Officer expected to plead guilty in urinal case
HONOLULU — A Honolulu police officer is expected to plead guilty to depriving a homeless man of his civil rights by forcing him to lick a public urinal.
John Rabago plans to plead guilty to an indictment because he wants to accept responsibility, his attorney, Megan Kau, said Tuesday.
Court records show a change-of-plea hearing is scheduled Dec. 16.
Rabago’s co-defendant pleaded guilty in September to failing to report that Rabago forced the man to lick the urinal in January, and that it wasn’t the first time.
Rabago, who remains on restricted duty, and Reginald Ramones, who left the department in August, were arrested and charged earlier this year with conspiring to deprive a man of his civil rights.
As part of a deal with prosecutors, Ramones in September pleaded guilty to a lesser charge that he knew Rabago committed a civil rights violation but didn’t inform authorities about it.
The homeless man feared he would be arrested and reluctantly obeyed Rabago’s orders, according to Ramones’ plea agreement. Rabago previously threatened another man he was questioning that he wouldn’t be arrested only if he stuck his head in a toilet, the document said.
Ramones said in court that Rabago persuaded him not to tell authorities what happened in the public bathroom and to delete their text messages about it.
Rabago told him to say he was joking when he talked about making the man lick the urinal, Ramones said.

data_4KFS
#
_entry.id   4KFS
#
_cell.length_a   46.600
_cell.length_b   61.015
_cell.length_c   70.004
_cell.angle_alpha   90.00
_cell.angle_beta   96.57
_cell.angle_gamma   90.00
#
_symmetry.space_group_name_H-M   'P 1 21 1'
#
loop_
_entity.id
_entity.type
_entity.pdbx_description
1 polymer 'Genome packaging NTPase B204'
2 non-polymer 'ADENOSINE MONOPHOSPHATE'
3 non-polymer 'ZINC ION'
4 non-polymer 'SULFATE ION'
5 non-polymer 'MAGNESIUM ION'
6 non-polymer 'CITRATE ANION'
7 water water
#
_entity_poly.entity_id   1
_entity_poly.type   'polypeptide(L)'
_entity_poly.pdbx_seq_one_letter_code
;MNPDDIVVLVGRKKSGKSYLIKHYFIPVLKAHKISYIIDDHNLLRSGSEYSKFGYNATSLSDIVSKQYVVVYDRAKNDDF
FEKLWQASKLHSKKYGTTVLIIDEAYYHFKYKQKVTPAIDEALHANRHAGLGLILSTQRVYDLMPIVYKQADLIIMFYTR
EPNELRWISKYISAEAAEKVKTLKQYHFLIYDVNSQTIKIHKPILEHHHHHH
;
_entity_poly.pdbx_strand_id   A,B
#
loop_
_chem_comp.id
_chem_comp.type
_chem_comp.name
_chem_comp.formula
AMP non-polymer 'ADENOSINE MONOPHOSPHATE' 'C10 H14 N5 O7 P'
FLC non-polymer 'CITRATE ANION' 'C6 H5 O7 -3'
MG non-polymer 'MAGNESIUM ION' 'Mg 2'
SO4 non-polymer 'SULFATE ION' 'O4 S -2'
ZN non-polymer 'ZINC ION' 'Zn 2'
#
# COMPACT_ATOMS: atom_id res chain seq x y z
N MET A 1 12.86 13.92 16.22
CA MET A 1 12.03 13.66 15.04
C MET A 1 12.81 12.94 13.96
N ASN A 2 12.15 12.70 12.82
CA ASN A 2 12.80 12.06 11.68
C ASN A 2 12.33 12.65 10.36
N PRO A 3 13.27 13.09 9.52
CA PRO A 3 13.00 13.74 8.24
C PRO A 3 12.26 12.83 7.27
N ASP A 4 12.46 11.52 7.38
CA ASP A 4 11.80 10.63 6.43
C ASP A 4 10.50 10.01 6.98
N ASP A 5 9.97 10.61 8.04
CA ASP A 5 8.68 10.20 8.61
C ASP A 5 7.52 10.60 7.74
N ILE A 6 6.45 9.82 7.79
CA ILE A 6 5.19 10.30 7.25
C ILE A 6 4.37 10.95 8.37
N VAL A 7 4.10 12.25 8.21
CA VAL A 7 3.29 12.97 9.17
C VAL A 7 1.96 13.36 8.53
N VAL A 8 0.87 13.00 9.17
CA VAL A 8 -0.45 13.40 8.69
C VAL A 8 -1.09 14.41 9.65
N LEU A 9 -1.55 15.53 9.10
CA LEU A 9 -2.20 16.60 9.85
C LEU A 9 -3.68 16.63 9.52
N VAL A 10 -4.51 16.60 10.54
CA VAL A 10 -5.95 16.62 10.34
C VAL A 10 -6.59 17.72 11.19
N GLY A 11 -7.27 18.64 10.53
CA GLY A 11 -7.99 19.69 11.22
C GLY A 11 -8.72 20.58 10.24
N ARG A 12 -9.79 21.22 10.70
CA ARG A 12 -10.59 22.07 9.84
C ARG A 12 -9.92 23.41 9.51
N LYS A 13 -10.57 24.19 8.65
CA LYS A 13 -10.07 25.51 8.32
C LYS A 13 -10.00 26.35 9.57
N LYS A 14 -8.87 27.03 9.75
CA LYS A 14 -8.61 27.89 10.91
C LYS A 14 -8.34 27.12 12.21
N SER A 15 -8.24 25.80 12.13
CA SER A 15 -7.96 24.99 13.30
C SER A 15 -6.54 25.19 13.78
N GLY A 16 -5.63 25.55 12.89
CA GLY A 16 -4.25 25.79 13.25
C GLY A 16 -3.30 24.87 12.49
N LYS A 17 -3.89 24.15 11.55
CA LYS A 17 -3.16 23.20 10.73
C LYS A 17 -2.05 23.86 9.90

Condo association cited for cutting protected trees
HONOLULU — A Honolulu condominium association received a city violation notice for cutting down protected trees at the property.
The city Department of Planning and Permitting issued the notice to the Puu Alii Community Association in October.
The association cut numerous trees from a slope below condo buildings including Formosan koa, Java plum, Mindanao gum and white monkeypod specimens, the notice said.
“We ask that the PCA take immediate action to cure this violation by replacing the removed trees with equivalent plants or functional equivalents acceptable to the PCA general membership,” the department wrote in October.
The permitting agency said it planned to impose civil fines if numerous trees were not replaced by Nov. 17.
The Kaneohe property has more than 1,300 trees that are supposed to be maintained by the community of condo owners under a special city ordinance.
Documents from the community association and the city indicate tree removals and extreme trimming to preserve residents’ views caused chronic problems. The community has not fully complied with landscaping rules since the 540-home complex was approved for development in 1975, the city said.
Source: Hawaii Tribune Herald